A user contacting me recently about performing ancestral state estimation when the rate of evolution varies on the different branches of the tree. (Actually, she contacted me about another, slightly more complex problem - but this is where I'm starting.) To see why this might be an issue, consider the following tree:
and imagine that the rate of evolution is very low [say σ(blue)2=0.01] on the blue branches of the tree, and very high [say σ(red)2=1.0] on the red branches. Under this scenario, the states at the internal nodes of the tree will be much closer in value to the state at the root node than they will be (on average) to any red tip. We might like to take this into consideration in estimating ancestral character values.
To show this, let's consider the following example. First, let's simulate data on the tree by first stretching the branches of the tree by their rates of evolution, then by using fastBM(). Here I use fastBM() rather than the much easier phytools function sim.rates(), because fastBM() allows us to return the states at internal nodes. Then, I will use anc.ML() to estimate internal node states using likelihood, ignoring heterogeneity in the evolutionary rate, and compare these estimates to the "true," normally unknown, ancestral character values.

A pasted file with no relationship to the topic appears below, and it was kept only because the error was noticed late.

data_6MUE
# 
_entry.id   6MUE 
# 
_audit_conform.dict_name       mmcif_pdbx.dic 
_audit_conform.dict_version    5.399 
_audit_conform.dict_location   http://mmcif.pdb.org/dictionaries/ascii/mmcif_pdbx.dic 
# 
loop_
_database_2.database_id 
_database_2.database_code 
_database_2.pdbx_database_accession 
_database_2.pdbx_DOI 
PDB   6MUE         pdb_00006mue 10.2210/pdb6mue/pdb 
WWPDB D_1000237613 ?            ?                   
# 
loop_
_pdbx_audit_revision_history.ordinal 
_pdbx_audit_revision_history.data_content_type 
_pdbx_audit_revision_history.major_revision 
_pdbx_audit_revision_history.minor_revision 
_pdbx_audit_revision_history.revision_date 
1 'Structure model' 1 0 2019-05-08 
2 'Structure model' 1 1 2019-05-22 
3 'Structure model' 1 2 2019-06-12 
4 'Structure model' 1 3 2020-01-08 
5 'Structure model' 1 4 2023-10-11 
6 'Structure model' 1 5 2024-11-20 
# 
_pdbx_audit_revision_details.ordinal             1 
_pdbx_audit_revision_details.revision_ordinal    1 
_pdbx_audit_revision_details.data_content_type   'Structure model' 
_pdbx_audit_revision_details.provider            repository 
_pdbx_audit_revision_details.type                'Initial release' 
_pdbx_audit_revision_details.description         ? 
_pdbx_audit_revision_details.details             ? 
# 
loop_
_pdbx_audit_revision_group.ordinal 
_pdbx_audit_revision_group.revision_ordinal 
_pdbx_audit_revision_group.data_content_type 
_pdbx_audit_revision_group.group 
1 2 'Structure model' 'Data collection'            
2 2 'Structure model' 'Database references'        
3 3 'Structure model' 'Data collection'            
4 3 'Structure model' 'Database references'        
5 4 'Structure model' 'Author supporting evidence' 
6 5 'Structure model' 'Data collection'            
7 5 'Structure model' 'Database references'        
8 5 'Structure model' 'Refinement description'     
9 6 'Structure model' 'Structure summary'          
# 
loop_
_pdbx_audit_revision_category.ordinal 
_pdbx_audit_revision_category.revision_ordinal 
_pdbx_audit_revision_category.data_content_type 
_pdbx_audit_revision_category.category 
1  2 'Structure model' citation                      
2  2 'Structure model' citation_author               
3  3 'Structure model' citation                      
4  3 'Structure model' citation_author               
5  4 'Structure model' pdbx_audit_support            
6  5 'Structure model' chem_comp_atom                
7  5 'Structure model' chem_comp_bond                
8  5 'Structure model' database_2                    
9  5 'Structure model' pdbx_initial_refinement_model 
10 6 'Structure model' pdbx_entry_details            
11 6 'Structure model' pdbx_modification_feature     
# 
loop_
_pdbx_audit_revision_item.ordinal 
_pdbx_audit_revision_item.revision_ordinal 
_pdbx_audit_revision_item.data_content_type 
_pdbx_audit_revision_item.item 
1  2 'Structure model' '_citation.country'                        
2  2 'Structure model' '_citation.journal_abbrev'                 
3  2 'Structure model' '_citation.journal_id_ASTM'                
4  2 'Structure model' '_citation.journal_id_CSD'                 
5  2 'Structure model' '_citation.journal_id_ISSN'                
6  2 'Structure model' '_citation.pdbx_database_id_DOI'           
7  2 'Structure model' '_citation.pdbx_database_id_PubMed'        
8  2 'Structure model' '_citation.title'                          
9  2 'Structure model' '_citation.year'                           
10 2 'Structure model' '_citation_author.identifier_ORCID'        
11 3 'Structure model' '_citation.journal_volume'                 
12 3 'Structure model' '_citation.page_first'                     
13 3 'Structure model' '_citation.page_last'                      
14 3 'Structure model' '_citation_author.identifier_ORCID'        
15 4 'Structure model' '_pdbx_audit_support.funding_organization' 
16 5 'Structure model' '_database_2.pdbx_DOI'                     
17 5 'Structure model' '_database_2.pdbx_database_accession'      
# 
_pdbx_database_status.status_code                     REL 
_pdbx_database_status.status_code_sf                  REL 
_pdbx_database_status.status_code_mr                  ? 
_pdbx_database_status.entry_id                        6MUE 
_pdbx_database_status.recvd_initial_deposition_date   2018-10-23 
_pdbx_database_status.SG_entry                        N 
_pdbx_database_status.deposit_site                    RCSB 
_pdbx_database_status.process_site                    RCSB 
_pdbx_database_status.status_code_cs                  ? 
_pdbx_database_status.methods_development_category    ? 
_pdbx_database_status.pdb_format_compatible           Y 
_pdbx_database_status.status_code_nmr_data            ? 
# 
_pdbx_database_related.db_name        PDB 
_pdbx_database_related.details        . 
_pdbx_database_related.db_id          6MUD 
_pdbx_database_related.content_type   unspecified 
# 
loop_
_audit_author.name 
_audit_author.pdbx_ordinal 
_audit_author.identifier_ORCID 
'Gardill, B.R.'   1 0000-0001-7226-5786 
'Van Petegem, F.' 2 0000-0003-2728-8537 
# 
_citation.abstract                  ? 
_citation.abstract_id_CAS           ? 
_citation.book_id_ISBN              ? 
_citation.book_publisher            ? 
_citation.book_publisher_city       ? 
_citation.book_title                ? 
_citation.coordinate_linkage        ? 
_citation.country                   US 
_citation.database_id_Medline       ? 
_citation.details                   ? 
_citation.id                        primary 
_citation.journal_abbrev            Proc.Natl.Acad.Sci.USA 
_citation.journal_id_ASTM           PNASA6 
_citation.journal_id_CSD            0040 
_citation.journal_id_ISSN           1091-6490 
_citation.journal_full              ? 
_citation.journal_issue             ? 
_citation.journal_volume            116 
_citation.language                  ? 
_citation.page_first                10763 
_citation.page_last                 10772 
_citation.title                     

> cols<-c("blue","red"); names(cols)<-c(1,2)
> sig2<-c(0.01,1); names(sig2)<-c(1,2)
> simtree<-tree; simtree$edge.length<-colSums(t(tree$mapped.edge)*sig2)
> x<-fastBM(simtree,internal=T) # parts of Newick style tree not shown
Obviously, these estimates are not great, and the ancestral state estimates (on the y-axis) span a much broader range than the true values, as we might expect. [I have plotted the points on a square set of axes just to make this point clear.] Now, for comparison, let's first fit a multi-rate BM model and then try to use the fitted rates to inform our ancestral character estimation on the tree:
> fittree$edge.length<- colSums(t(tree$mapped.edge)*fit$sig2.multiple)
Clearly, the estimates are much closer to the true values in this case.
To be perfectly transparent, this particular example is designed to be an extreme case, and for most trees & datasets, the effect will be much smaller.
I don't have much to say other than that is awesome.ReplyDelete